quedi
candyo's picture
I'm sure Obama would feel a little insulted if they had used a code name like "Martin Luther King" for Osama Bin Laden. Especially, since the Skull and Bones secret society claim to have "Geronimo's Skull" at the College Law School that George W. Bush and George H. Bush attended.
candyo
denverlowcap's picture
As I commented on Ms. King's op/ed piece, why is this a surprise to any Native person is beyond me... the US gov couches most of their war mongering in the ideology and terms developed when fighting against our people, here in this country. Look back to the photo ops from bush and you will see 7th calvary handkerchiefs strategically placed on the soldiers, symbolism equating to the oppression of our people. Quit thinking of the US gov as an ally or a friend, it is neither. those who believe that the gov is our friend are only fooling themselves and doing a great injustice to our Nations as a result. Take the blinders off already....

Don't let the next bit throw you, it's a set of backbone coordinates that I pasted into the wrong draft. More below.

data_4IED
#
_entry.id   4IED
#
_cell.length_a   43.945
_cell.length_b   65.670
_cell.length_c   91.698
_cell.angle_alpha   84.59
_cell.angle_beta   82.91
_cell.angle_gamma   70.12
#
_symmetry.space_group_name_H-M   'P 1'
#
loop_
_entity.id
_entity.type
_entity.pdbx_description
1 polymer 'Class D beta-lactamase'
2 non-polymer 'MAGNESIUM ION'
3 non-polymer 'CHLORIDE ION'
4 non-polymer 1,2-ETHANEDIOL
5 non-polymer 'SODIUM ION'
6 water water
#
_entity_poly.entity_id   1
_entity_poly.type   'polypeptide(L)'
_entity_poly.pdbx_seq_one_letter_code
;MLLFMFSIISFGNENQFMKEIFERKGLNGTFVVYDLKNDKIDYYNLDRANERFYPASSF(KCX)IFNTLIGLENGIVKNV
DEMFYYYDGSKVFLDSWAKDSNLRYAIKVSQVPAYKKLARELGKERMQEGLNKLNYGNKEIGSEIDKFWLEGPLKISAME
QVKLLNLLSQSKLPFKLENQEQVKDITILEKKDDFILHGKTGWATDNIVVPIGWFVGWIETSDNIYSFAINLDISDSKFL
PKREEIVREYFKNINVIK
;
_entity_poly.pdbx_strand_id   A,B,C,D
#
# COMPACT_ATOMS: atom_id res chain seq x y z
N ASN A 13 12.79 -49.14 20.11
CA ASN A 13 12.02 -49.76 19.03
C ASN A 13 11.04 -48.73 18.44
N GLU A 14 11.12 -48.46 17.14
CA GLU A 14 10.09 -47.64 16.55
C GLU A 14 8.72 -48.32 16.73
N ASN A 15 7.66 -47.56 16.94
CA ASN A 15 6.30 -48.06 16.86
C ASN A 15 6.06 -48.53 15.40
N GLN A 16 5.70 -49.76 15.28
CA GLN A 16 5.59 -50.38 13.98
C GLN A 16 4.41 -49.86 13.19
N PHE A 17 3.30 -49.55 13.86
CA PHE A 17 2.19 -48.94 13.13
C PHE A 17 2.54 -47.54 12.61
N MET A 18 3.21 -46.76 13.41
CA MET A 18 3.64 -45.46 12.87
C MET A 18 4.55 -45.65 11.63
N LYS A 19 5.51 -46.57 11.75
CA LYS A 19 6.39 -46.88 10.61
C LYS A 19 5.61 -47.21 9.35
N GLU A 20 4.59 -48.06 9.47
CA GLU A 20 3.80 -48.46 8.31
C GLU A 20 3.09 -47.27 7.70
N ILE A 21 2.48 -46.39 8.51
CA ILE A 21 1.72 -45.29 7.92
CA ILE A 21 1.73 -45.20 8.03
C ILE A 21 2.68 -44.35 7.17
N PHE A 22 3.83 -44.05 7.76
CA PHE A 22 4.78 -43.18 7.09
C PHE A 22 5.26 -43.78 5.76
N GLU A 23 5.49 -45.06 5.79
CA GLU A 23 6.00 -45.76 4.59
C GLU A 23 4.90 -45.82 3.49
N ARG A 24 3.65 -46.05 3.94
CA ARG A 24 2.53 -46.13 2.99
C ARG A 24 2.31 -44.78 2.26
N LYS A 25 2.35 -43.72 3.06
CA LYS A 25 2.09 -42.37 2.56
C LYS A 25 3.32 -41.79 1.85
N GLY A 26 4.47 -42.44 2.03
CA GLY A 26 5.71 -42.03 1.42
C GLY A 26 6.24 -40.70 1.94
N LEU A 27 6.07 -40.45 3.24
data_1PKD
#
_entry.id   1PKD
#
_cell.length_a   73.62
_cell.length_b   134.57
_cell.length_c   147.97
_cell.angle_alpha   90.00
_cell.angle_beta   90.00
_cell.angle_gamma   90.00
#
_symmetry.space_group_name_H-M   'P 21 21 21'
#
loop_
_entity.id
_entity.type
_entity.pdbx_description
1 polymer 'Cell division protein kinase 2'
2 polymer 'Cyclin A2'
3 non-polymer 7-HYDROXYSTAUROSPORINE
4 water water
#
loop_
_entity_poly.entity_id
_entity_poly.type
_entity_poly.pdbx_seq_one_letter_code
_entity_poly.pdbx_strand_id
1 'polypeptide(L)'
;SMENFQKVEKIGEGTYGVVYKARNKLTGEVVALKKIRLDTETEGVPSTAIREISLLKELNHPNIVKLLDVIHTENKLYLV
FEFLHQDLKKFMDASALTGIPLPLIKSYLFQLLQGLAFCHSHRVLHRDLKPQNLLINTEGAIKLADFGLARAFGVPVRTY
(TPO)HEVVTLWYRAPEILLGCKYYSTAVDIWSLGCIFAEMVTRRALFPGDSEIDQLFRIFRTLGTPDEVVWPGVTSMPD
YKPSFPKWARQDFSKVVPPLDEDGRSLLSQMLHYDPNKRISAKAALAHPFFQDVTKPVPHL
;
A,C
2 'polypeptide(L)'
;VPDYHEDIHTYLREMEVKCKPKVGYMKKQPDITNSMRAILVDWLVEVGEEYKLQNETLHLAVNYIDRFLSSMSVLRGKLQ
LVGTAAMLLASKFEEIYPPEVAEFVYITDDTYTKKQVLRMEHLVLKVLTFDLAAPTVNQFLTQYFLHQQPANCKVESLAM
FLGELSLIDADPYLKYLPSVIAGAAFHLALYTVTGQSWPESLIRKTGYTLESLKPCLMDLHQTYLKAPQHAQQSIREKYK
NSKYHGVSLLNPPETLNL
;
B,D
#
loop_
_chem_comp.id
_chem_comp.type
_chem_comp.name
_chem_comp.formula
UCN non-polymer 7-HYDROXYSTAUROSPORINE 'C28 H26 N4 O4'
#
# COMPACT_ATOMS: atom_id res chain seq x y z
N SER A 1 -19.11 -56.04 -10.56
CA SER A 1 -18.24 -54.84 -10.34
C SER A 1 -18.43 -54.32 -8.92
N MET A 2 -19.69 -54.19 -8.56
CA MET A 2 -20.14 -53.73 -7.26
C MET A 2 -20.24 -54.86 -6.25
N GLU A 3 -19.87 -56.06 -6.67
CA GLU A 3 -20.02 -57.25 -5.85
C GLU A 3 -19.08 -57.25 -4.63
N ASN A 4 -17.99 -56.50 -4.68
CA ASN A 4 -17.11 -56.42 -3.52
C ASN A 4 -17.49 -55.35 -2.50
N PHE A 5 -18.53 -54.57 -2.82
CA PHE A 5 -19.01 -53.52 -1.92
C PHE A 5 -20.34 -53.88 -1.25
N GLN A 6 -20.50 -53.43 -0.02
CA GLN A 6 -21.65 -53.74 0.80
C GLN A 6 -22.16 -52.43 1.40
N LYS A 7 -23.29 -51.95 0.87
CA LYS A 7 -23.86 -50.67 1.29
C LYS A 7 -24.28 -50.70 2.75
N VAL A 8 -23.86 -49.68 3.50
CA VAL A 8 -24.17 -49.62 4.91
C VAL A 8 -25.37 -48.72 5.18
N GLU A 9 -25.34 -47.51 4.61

denverlowcap
thechief's picture
As a Pima I could imagine that my ancestors would view Geronimo and Apaches in general as a group of thugs. They were responsible for rape, kidnapping, stealing, and murder. I think it's easy to romanticize Geronimo but you must also realize he killed members of other tribes. I don't know how he compares to Osama but I could imagine the fear that the raids that Apaches would have on our villages would terrify a community.
thechief
carlisleantonio's picture